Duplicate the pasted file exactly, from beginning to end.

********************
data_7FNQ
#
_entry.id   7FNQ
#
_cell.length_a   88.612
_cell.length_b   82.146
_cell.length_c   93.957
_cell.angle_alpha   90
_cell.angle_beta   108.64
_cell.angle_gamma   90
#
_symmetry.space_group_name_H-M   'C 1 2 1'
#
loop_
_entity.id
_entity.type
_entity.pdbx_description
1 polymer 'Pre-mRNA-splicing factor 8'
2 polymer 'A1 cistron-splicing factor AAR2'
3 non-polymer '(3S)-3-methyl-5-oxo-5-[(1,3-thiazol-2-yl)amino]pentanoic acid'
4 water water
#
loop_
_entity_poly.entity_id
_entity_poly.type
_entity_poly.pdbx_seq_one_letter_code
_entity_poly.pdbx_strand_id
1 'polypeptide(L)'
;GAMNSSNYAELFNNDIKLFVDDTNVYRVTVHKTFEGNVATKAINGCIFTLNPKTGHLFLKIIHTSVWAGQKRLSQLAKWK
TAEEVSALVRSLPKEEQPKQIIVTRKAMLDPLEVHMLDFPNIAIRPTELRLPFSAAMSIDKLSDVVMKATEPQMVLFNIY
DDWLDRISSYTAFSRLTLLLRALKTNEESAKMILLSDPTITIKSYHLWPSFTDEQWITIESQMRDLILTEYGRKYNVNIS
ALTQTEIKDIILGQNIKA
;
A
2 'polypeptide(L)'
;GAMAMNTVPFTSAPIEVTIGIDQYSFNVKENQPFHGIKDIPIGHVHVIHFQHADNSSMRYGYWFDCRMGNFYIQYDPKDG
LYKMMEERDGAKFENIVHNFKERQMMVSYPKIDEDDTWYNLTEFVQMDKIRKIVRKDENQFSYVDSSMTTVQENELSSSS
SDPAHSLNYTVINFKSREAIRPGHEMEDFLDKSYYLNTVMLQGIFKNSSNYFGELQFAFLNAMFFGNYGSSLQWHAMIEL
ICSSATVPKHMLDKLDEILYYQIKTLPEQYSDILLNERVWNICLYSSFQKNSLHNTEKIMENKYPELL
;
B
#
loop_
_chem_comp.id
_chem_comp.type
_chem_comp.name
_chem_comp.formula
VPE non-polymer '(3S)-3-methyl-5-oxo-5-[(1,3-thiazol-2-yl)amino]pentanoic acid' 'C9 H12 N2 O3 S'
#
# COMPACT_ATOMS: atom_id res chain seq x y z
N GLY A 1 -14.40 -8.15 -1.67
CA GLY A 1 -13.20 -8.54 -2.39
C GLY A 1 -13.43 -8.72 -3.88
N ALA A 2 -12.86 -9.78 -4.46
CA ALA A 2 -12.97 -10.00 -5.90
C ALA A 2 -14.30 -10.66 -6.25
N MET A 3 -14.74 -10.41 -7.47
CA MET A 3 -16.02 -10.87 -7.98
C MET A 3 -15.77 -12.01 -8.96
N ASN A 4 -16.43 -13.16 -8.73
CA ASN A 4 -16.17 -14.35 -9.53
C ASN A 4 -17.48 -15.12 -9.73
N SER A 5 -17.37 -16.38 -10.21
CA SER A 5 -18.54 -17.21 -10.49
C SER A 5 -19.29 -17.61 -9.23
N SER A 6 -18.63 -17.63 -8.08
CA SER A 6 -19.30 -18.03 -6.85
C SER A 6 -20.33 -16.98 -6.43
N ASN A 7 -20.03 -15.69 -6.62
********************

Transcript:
data_7FNQ
#
_entry.id   7FNQ
#
_cell.length_a   88.612
_cell.length_b   82.146
_cell.length_c   93.957
_cell.angle_alpha   90
_cell.angle_beta   108.64
_cell.angle_gamma   90
#
_symmetry.space_group_name_H-M   'C 1 2 1'
#
loop_
_entity.id
_entity.type
_entity.pdbx_description
1 polymer 'Pre-mRNA-splicing factor 8'
2 polymer 'A1 cistron-splicing factor AAR2'
3 non-polymer '(3S)-3-methyl-5-oxo-5-[(1,3-thiazol-2-yl)amino]pentanoic acid'
4 water water
#
loop_
_entity_poly.entity_id
_entity_poly.type
_entity_poly.pdbx_seq_one_letter_code
_entity_poly.pdbx_strand_id
1 'polypeptide(L)'
;GAMNSSNYAELFNNDIKLFVDDTNVYRVTVHKTFEGNVATKAINGCIFTLNPKTGHLFLKIIHTSVWAGQKRLSQLAKWK
TAEEVSALVRSLPKEEQPKQIIVTRKAMLDPLEVHMLDFPNIAIRPTELRLPFSAAMSIDKLSDVVMKATEPQMVLFNIY
DDWLDRISSYTAFSRLTLLLRALKTNEESAKMILLSDPTITIKSYHLWPSFTDEQWITIESQMRDLILTEYGRKYNVNIS
ALTQTEIKDIILGQNIKA
;
A
2 'polypeptide(L)'
;GAMAMNTVPFTSAPIEVTIGIDQYSFNVKENQPFHGIKDIPIGHVHVIHFQHADNSSMRYGYWFDCRMGNFYIQYDPKDG
LYKMMEERDGAKFENIVHNFKERQMMVSYPKIDEDDTWYNLTEFVQMDKIRKIVRKDENQFSYVDSSMTTVQENELSSSS
SDPAHSLNYTVINFKSREAIRPGHEMEDFLDKSYYLNTVMLQGIFKNSSNYFGELQFAFLNAMFFGNYGSSLQWHAMIEL
ICSSATVPKHMLDKLDEILYYQIKTLPEQYSDILLNERVWNICLYSSFQKNSLHNTEKIMENKYPELL
;
B
#
loop_
_chem_comp.id
_chem_comp.type
_chem_comp.name
_chem_comp.formula
VPE non-polymer '(3S)-3-methyl-5-oxo-5-[(1,3-thiazol-2-yl)amino]pentanoic acid' 'C9 H12 N2 O3 S'
#
# COMPACT_ATOMS: atom_id res chain seq x y z
N GLY A 1 -14.40 -8.15 -1.67
CA GLY A 1 -13.20 -8.54 -2.39
C GLY A 1 -13.43 -8.72 -3.88
N ALA A 2 -12.86 -9.78 -4.46
CA ALA A 2 -12.97 -10.00 -5.90
C ALA A 2 -14.30 -10.66 -6.25
N MET A 3 -14.74 -10.41 -7.47
CA MET A 3 -16.02 -10.87 -7.98
C MET A 3 -15.77 -12.01 -8.96
N ASN A 4 -16.43 -13.16 -8.73
CA ASN A 4 -16.17 -14.35 -9.53
C ASN A 4 -17.48 -15.12 -9.73
N SER A 5 -17.37 -16.38 -10.21
CA SER A 5 -18.54 -17.21 -10.49
C SER A 5 -19.29 -17.61 -9.23
N SER A 6 -18.63 -17.63 -8.08
CA SER A 6 -19.30 -18.03 -6.85
C SER A 6 -20.33 -16.98 -6.43
N ASN A 7 -20.03 -15.69 -6.62